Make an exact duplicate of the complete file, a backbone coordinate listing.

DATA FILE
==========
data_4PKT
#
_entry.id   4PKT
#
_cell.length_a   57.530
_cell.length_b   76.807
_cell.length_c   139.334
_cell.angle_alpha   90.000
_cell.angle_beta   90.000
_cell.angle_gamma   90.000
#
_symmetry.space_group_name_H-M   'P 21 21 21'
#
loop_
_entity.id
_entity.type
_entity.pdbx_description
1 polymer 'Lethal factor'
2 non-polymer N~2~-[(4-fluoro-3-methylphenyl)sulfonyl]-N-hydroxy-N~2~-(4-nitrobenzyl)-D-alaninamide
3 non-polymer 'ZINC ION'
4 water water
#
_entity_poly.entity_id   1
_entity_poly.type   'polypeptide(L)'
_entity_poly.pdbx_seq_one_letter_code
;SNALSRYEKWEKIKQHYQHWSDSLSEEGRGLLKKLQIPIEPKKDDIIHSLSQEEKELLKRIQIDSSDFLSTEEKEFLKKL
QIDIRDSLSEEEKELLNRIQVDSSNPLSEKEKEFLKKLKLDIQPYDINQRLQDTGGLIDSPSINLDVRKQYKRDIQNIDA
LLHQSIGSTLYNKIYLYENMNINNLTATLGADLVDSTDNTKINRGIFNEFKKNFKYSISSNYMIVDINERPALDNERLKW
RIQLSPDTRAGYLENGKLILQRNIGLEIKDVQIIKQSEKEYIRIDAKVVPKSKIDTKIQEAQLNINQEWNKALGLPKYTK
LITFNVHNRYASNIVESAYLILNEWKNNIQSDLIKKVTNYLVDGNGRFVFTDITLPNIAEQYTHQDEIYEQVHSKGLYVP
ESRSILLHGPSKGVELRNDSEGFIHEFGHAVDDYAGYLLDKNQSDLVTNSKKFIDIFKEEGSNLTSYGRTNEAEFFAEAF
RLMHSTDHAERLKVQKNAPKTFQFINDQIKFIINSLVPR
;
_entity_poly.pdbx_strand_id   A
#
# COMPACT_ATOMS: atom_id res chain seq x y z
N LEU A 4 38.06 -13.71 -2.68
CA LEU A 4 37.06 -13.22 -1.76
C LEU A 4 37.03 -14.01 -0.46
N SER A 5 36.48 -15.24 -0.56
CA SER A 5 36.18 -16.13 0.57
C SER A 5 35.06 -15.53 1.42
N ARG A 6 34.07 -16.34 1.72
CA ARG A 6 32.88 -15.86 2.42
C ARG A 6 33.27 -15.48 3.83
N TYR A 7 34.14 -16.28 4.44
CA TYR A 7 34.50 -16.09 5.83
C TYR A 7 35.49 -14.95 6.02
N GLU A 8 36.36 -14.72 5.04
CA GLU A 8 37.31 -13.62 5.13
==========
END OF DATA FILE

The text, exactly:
data_4PKT
#
_entry.id   4PKT
#
_cell.length_a   57.530
_cell.length_b   76.807
_cell.length_c   139.334
_cell.angle_alpha   90.000
_cell.angle_beta   90.000
_cell.angle_gamma   90.000
#
_symmetry.space_group_name_H-M   'P 21 21 21'
#
loop_
_entity.id
_entity.type
_entity.pdbx_description
1 polymer 'Lethal factor'
2 non-polymer N~2~-[(4-fluoro-3-methylphenyl)sulfonyl]-N-hydroxy-N~2~-(4-nitrobenzyl)-D-alaninamide
3 non-polymer 'ZINC ION'
4 water water
#
_entity_poly.entity_id   1
_entity_poly.type   'polypeptide(L)'
_entity_poly.pdbx_seq_one_letter_code
;SNALSRYEKWEKIKQHYQHWSDSLSEEGRGLLKKLQIPIEPKKDDIIHSLSQEEKELLKRIQIDSSDFLSTEEKEFLKKL
QIDIRDSLSEEEKELLNRIQVDSSNPLSEKEKEFLKKLKLDIQPYDINQRLQDTGGLIDSPSINLDVRKQYKRDIQNIDA
LLHQSIGSTLYNKIYLYENMNINNLTATLGADLVDSTDNTKINRGIFNEFKKNFKYSISSNYMIVDINERPALDNERLKW
RIQLSPDTRAGYLENGKLILQRNIGLEIKDVQIIKQSEKEYIRIDAKVVPKSKIDTKIQEAQLNINQEWNKALGLPKYTK
LITFNVHNRYASNIVESAYLILNEWKNNIQSDLIKKVTNYLVDGNGRFVFTDITLPNIAEQYTHQDEIYEQVHSKGLYVP
ESRSILLHGPSKGVELRNDSEGFIHEFGHAVDDYAGYLLDKNQSDLVTNSKKFIDIFKEEGSNLTSYGRTNEAEFFAEAF
RLMHSTDHAERLKVQKNAPKTFQFINDQIKFIINSLVPR
;
_entity_poly.pdbx_strand_id   A
#
# COMPACT_ATOMS: atom_id res chain seq x y z
N LEU A 4 38.06 -13.71 -2.68
CA LEU A 4 37.06 -13.22 -1.76
C LEU A 4 37.03 -14.01 -0.46
N SER A 5 36.48 -15.24 -0.56
CA SER A 5 36.18 -16.13 0.57
C SER A 5 35.06 -15.53 1.42
N ARG A 6 34.07 -16.34 1.72
CA ARG A 6 32.88 -15.86 2.42
C ARG A 6 33.27 -15.48 3.83
N TYR A 7 34.14 -16.28 4.44
CA TYR A 7 34.50 -16.09 5.83
C TYR A 7 35.49 -14.95 6.02
N GLU A 8 36.36 -14.72 5.04
CA GLU A 8 37.31 -13.62 5.13